139th Rifle Division
Its First Formation was established at Kozelsk in September 1939, on the basis of a regiment of the 81st Rifle Division. It fought in the Winter War with Finland. It initially consisted of the 718th, 609th, and 364th Rifle Regiments. Fighting as part of 8th Army, it was defeated at the Battle of Tolvajärvi on 12 December 1939. It was serving with 37th Rifle Corps, 6th Army, Kiev Special Military District, on 22 June 1941. It was wiped out during the Battle of Uman in August 1941.
Force Composition 2 October 1939
- 364th Rifle Regiment
- 609th Rifle Regiment
- 718th Rifle Regiment
- 354th Light Artillery Regiment
It was recreated (II formation) from 9th Moscow People's Militia Rifle Division (In 1941, residents of Zamoskvorechye formed the Twelfth Militia Division of Kirovsky District (дивизия народного ополчения Кировского района) (Zamoskvorechye District). It was destroyed again at Vyazma in October 1941.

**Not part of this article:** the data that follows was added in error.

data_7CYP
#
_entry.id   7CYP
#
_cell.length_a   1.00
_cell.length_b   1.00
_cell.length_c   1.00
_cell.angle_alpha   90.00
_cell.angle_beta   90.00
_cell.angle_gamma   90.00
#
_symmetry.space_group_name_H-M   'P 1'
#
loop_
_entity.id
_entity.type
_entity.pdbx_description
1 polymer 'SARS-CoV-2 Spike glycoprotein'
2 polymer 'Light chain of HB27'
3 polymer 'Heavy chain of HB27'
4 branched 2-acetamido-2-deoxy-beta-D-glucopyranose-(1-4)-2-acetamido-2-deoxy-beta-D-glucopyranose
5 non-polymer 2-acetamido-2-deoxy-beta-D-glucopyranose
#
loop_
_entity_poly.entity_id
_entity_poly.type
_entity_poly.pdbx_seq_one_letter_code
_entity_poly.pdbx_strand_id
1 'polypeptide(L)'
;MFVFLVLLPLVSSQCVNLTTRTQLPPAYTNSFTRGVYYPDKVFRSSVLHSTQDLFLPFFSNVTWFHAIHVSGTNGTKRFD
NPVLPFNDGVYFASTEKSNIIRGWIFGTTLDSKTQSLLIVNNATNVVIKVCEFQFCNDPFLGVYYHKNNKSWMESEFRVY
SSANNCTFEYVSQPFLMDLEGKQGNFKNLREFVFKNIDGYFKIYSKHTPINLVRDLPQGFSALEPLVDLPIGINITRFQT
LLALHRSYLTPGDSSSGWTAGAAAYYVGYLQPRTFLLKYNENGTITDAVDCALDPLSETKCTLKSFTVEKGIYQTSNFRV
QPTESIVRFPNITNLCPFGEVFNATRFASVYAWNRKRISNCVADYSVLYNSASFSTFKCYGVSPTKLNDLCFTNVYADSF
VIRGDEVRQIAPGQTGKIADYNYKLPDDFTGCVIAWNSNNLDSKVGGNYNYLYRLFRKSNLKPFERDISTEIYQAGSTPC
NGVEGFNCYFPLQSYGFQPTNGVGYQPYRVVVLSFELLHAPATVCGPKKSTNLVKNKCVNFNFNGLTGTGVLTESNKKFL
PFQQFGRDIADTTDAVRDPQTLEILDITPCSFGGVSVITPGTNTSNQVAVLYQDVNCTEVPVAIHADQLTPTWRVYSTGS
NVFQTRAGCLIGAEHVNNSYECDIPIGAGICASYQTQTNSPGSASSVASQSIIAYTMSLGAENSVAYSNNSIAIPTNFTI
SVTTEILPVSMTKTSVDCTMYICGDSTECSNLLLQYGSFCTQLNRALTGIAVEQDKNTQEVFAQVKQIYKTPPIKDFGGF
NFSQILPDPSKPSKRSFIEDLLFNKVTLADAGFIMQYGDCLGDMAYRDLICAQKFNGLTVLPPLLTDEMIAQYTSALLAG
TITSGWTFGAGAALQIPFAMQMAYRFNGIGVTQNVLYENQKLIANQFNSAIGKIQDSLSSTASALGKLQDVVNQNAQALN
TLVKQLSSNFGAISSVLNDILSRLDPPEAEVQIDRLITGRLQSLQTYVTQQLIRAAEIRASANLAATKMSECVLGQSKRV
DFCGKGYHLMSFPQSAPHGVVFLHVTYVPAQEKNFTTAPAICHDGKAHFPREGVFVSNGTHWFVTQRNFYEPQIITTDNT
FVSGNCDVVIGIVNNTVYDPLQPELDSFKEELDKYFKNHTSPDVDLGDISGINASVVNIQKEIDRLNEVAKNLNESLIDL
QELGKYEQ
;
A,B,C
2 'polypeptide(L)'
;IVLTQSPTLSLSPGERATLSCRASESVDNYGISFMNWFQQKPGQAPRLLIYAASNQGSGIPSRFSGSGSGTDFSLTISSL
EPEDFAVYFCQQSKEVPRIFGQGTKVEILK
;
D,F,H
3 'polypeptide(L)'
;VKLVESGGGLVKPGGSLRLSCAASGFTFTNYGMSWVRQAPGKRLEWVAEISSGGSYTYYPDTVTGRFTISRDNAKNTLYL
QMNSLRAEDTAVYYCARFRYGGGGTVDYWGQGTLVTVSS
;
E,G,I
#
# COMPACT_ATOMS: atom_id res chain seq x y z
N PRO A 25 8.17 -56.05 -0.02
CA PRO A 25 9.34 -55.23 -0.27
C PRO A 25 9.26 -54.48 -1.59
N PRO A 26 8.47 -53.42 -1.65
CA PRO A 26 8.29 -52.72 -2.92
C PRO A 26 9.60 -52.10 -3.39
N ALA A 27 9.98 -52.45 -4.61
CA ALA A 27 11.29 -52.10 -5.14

It was recreated (III formation) at Cheboksary in January 1942. Fought at Kursk and Gdynia. It received a large number of volunteers from Siberia before participating in the Battle of Kursk. A popular song was written about a platoon of the division "Na Bazimyannoy Visote" (Russian: "На безымянной высоте") (On a nameless height) featured in the film "Tishina" (Silence) that documented the events of a defence of a height at the village of Rubezhenka, Kuybyshevsky rayon, Kaluga Oblast, when the platoon defended against an attack by a German battalion estimated at a strength of 200 on 14 September 1943. There were only two survivors from the platoon, but the height was held. It was serving with the 49th Army of the 2nd Belorussian Front in May 1945.
- Pavel Ponedelin (15 December 1939 – 1940)
- Feskov, V.I.; Golikov, V.I.; Kalashnikov, K.A.; Slugin, S.A. (2013). Вооруженные силы СССР после Второй Мировой войны: от Красной Армии к Советской [The Armed Forces of the USSR after World War II: From the Red Army to the Soviet: Part 1 Land Forces] (in Russian). Tomsk: Scientific and Technical Literature Publishing. ISBN 9785895035306.